Lands minister Daudi Migereko last week made a startling statement. He told conservationists that protecting forest cover alone does not bring about development unless forests as natural resources are put to better use. Mr Migereko’s reasoning is that while forests are God-given, they should be turned into income generating resources.
He told conservationists at a workshop: “It does not make sense for the environmentalists to say, ‘do not touch our forests’. Trees also outgrow their usefulness and die.”
The minister is wrong. The benefits of forest cover, including hosting treasured wildlife and key eco-tourism attractions, cannot be gainsaid. Mr Migereko should, instead, be promoting tree planting and forest conservation. The state of Uganda’s environment is worrying – that is why in 2007, environmentalists put up a spirited fight to save Mabira Forest from being given away, and cleared to give way to sugarcane growing.
Worse, the National State of the Environment Report 2012 released in April 2014 indicates that Uganda’s forest area is being lost at a fast rate of 1.8 per cent per year. Between 1995 and 2005 mapping, Uganda’s forest area reduced from 24 per cent to 18 per cent of the country’s land area.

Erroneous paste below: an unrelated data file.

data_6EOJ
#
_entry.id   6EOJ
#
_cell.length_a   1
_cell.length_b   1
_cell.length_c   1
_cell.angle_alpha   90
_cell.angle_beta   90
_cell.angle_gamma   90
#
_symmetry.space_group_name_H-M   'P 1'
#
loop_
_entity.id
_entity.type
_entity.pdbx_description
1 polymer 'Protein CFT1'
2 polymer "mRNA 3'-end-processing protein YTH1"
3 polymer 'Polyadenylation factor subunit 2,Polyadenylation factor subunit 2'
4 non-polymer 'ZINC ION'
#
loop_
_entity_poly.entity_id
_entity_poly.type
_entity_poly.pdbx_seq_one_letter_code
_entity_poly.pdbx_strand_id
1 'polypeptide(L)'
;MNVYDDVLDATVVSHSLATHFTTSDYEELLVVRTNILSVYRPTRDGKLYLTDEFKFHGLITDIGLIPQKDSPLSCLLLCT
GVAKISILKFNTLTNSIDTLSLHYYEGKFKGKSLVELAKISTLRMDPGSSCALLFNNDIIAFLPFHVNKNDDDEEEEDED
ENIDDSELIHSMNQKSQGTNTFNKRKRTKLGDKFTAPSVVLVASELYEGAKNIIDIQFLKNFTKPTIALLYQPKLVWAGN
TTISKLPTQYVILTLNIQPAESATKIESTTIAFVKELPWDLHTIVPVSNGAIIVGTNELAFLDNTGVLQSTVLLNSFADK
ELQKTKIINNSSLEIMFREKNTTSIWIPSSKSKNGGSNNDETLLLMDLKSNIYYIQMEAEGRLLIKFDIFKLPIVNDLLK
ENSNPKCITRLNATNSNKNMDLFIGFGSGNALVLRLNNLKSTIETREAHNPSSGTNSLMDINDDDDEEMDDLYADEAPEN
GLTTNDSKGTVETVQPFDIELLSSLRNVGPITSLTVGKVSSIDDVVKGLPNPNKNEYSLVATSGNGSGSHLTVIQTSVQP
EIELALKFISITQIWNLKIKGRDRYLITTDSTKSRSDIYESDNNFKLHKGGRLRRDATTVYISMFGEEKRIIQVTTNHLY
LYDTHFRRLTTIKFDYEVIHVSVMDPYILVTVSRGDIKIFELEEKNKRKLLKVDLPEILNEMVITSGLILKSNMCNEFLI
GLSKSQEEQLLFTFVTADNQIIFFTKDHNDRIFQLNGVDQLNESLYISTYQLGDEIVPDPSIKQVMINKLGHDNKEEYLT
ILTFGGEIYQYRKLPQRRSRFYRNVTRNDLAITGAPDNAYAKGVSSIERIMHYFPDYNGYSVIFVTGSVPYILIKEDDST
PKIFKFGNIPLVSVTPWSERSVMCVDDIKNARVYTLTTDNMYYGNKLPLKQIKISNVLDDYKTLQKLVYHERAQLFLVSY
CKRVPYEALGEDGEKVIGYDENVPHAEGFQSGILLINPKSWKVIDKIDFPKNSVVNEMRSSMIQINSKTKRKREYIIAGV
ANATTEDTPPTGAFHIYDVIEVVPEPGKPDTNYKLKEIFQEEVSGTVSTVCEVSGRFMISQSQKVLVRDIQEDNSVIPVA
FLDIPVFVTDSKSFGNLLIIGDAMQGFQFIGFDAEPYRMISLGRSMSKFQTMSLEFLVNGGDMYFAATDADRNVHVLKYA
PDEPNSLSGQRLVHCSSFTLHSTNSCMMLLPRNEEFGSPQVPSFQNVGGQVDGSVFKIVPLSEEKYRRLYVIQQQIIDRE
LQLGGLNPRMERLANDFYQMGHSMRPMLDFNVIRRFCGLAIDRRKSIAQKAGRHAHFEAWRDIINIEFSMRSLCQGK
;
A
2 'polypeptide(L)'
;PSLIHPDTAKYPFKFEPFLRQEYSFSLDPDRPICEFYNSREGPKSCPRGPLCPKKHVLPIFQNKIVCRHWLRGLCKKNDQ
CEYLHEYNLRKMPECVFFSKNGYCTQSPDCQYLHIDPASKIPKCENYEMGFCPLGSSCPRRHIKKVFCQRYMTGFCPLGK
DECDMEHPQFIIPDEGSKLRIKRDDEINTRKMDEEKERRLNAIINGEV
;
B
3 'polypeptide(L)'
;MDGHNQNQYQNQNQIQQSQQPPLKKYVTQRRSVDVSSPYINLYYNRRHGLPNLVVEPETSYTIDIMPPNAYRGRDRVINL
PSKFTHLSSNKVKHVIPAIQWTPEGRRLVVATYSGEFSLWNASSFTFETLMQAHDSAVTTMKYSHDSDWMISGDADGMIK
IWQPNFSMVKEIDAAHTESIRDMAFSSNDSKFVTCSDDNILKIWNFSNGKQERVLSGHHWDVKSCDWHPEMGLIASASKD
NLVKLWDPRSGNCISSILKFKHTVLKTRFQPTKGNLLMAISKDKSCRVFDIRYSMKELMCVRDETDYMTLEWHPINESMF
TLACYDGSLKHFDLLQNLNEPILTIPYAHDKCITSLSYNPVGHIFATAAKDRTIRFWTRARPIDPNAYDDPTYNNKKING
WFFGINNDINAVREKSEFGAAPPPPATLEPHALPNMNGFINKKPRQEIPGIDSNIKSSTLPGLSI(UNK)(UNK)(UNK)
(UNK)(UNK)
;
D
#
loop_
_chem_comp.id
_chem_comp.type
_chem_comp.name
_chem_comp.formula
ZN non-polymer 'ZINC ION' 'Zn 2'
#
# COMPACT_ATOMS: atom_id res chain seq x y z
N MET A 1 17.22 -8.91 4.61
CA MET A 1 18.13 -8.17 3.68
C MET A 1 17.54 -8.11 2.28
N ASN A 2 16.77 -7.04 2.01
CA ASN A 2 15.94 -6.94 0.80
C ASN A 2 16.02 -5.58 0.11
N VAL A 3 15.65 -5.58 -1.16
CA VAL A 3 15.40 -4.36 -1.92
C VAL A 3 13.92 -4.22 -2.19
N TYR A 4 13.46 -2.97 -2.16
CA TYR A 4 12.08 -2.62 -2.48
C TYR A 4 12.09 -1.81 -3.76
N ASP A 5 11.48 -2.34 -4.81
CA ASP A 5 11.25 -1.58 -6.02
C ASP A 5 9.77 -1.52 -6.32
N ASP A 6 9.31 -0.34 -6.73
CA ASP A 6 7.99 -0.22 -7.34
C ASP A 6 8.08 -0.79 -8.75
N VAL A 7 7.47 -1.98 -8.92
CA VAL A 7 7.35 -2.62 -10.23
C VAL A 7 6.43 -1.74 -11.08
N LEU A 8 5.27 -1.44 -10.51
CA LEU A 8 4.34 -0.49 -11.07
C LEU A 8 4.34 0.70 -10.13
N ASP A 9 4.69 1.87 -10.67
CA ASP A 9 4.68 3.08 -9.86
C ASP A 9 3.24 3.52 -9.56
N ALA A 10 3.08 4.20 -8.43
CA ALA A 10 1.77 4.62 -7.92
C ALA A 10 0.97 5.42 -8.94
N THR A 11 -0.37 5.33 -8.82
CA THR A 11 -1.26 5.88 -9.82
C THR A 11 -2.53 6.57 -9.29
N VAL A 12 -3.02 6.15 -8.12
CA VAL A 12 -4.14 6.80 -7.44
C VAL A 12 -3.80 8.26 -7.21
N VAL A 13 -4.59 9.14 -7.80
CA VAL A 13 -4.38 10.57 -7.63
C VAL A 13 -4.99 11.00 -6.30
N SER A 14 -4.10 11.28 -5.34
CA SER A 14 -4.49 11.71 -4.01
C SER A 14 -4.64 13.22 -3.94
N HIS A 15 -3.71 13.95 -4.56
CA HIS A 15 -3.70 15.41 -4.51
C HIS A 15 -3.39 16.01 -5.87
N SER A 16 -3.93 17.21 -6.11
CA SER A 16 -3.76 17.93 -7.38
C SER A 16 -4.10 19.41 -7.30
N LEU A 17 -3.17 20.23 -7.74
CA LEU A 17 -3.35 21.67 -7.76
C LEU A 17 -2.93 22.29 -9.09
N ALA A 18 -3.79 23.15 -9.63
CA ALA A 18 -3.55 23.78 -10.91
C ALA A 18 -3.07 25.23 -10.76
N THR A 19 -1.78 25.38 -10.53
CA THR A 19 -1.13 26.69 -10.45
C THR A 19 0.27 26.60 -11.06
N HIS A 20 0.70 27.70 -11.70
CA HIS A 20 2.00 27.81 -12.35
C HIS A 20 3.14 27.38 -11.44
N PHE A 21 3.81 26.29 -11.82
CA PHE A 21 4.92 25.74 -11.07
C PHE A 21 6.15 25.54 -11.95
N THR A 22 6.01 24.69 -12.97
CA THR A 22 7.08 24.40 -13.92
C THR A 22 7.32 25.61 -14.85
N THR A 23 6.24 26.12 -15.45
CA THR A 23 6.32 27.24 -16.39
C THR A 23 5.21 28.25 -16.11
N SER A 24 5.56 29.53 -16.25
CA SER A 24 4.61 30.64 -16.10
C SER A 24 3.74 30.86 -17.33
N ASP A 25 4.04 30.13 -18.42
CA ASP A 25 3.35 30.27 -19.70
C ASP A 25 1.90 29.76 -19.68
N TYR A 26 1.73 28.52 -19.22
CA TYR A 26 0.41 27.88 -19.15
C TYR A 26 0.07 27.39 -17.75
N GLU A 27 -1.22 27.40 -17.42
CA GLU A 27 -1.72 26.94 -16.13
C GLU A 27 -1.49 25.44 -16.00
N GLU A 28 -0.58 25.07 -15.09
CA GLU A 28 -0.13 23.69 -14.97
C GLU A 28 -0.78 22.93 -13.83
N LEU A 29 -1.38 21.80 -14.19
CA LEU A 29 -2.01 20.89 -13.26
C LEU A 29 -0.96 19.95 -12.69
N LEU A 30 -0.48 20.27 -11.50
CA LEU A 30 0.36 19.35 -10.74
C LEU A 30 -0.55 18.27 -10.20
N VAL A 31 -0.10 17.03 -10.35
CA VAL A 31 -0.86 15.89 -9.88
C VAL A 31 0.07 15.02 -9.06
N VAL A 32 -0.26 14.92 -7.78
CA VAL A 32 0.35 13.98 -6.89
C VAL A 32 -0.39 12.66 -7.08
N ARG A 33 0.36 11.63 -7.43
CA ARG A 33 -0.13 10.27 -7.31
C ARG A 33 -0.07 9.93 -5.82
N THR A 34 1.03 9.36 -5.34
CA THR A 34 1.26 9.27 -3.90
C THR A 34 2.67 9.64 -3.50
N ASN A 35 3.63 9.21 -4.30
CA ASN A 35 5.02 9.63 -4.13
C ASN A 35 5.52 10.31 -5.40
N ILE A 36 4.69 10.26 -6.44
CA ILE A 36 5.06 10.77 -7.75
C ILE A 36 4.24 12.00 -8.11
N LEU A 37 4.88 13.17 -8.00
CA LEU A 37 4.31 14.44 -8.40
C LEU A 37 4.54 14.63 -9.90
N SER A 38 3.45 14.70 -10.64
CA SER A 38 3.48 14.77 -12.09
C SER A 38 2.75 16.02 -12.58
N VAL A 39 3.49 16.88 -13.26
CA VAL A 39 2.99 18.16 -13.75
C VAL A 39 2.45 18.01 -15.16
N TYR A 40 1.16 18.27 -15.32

This results from rampant encroachment across the country. In 2013, for instance, National Forestry Authority officials who were on a fact-finding mission in Kyenjojo District reported that conmen were selling forest land at between Shs200,000 and Shs500,000 per acre to unsuspecting people who cleared the forest for cultivation.
About a quarter of 5,431 hectares of the forest land had been encroached on that year alone.
This scenario plays out in several parts of the country, a development that calls for widespread awareness raising to plant more trees. This requires our leaders to neither encourage encroachment nor downplay the importance of natural tree-cover.
It ought to be remembered that one of the most celebrated things about Uganda is its natural greenery and stunning scenery. It is a country gifted by nature. It is the reason Sir Winston Churchill called it the Pearl of Africa. It is the reason travel publications and websites consistently name it among top global tourists destinations.
Minister Migereko and peers should ensure that the government protection agencies work hand-in-hand with environment bodies to protect our forest reserves.
The debate over proposals to cut down natural forests for plantations, sugarcane growing, or other developments, must stop. Let’s focus on promoting tree-planting and more sustainable forest management.